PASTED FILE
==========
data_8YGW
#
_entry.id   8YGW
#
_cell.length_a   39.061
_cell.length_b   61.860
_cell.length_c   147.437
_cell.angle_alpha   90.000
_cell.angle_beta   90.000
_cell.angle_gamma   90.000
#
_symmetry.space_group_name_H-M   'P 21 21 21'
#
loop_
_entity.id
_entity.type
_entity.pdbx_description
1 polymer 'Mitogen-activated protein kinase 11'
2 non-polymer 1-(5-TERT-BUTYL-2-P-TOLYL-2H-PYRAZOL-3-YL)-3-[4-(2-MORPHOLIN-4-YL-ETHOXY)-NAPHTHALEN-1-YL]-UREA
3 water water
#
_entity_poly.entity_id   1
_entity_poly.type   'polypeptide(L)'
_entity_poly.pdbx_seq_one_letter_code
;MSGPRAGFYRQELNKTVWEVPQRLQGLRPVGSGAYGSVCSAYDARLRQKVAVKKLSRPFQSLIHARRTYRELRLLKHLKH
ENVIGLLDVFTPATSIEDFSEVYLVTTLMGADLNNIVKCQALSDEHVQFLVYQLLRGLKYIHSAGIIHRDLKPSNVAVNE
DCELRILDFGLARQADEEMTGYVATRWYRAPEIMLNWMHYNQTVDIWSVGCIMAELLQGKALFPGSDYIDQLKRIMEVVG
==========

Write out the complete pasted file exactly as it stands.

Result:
data_8YGW
#
_entry.id   8YGW
#
_cell.length_a   39.061
_cell.length_b   61.860
_cell.length_c   147.437
_cell.angle_alpha   90.000
_cell.angle_beta   90.000
_cell.angle_gamma   90.000
#
_symmetry.space_group_name_H-M   'P 21 21 21'
#
loop_
_entity.id
_entity.type
_entity.pdbx_description
1 polymer 'Mitogen-activated protein kinase 11'
2 non-polymer 1-(5-TERT-BUTYL-2-P-TOLYL-2H-PYRAZOL-3-YL)-3-[4-(2-MORPHOLIN-4-YL-ETHOXY)-NAPHTHALEN-1-YL]-UREA
3 water water
#
_entity_poly.entity_id   1
_entity_poly.type   'polypeptide(L)'
_entity_poly.pdbx_seq_one_letter_code
;MSGPRAGFYRQELNKTVWEVPQRLQGLRPVGSGAYGSVCSAYDARLRQKVAVKKLSRPFQSLIHARRTYRELRLLKHLKH
ENVIGLLDVFTPATSIEDFSEVYLVTTLMGADLNNIVKCQALSDEHVQFLVYQLLRGLKYIHSAGIIHRDLKPSNVAVNE
DCELRILDFGLARQADEEMTGYVATRWYRAPEIMLNWMHYNQTVDIWSVGCIMAELLQGKALFPGSDYIDQLKRIMEVVG